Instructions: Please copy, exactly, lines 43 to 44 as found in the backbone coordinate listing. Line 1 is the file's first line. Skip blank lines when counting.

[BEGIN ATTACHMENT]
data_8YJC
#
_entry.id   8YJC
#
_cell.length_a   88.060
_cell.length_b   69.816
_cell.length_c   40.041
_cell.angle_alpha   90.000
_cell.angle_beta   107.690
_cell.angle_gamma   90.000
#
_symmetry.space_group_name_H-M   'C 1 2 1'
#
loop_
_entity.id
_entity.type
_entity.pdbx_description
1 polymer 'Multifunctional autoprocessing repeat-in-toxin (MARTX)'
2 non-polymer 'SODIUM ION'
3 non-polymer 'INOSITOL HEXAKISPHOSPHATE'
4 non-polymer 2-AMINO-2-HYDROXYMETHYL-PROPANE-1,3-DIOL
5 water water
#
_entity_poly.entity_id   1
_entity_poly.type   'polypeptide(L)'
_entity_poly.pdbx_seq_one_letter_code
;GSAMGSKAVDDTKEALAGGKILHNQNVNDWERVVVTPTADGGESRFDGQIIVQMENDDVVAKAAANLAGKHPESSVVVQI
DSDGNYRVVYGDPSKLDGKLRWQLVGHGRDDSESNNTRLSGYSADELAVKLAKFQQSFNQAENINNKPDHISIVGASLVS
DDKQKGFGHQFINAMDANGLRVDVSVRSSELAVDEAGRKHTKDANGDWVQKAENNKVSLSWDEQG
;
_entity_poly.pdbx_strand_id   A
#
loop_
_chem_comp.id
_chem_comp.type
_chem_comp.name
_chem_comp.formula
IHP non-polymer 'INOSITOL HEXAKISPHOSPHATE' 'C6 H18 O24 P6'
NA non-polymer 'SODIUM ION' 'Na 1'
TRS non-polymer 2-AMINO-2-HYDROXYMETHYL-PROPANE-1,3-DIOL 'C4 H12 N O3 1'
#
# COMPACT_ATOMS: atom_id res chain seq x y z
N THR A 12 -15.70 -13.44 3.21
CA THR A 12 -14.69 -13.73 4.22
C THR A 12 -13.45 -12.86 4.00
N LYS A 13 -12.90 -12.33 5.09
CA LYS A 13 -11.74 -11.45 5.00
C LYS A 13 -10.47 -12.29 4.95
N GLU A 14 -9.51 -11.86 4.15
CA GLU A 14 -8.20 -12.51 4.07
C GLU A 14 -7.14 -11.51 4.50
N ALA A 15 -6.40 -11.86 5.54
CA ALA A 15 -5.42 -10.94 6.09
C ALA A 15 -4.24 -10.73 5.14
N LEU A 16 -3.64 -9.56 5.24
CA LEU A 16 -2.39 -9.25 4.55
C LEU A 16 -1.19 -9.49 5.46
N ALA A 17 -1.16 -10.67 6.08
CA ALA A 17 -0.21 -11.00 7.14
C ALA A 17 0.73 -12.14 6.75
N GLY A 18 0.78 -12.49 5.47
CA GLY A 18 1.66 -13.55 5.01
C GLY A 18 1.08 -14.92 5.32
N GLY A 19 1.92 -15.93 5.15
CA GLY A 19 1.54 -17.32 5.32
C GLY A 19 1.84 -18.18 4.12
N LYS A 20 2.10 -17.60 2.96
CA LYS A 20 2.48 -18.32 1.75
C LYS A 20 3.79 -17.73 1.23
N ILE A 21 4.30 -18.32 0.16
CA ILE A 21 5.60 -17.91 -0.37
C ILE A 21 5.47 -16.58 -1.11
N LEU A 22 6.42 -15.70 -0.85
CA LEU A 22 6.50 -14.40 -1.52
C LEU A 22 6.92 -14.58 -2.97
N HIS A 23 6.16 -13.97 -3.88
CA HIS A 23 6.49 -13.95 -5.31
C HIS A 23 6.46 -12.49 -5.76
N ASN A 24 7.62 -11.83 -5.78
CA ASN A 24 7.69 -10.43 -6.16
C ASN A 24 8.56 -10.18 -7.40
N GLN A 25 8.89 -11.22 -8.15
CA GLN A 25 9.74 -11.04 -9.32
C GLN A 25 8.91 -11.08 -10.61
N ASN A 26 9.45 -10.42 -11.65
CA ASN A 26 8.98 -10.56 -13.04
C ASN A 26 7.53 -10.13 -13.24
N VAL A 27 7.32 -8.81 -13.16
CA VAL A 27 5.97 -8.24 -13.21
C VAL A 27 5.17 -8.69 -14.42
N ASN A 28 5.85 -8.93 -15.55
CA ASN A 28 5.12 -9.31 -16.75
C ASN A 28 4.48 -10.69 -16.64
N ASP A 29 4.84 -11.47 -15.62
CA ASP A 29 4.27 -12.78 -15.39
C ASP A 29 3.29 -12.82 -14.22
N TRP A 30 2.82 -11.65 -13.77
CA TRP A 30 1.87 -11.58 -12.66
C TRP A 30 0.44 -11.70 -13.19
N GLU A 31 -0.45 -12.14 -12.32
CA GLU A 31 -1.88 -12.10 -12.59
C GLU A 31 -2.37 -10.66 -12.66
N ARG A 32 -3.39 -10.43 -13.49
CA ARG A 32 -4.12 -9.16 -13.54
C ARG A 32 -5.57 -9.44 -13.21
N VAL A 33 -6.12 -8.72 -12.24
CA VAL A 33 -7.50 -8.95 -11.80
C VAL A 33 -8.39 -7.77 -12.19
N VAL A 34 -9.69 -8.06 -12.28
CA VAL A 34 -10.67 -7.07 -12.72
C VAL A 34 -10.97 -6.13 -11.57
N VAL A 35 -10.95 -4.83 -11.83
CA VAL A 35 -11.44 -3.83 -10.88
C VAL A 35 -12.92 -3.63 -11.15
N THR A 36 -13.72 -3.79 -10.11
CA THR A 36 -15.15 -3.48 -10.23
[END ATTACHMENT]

N THR A 12 -15.70 -13.44 3.21
CA THR A 12 -14.69 -13.73 4.22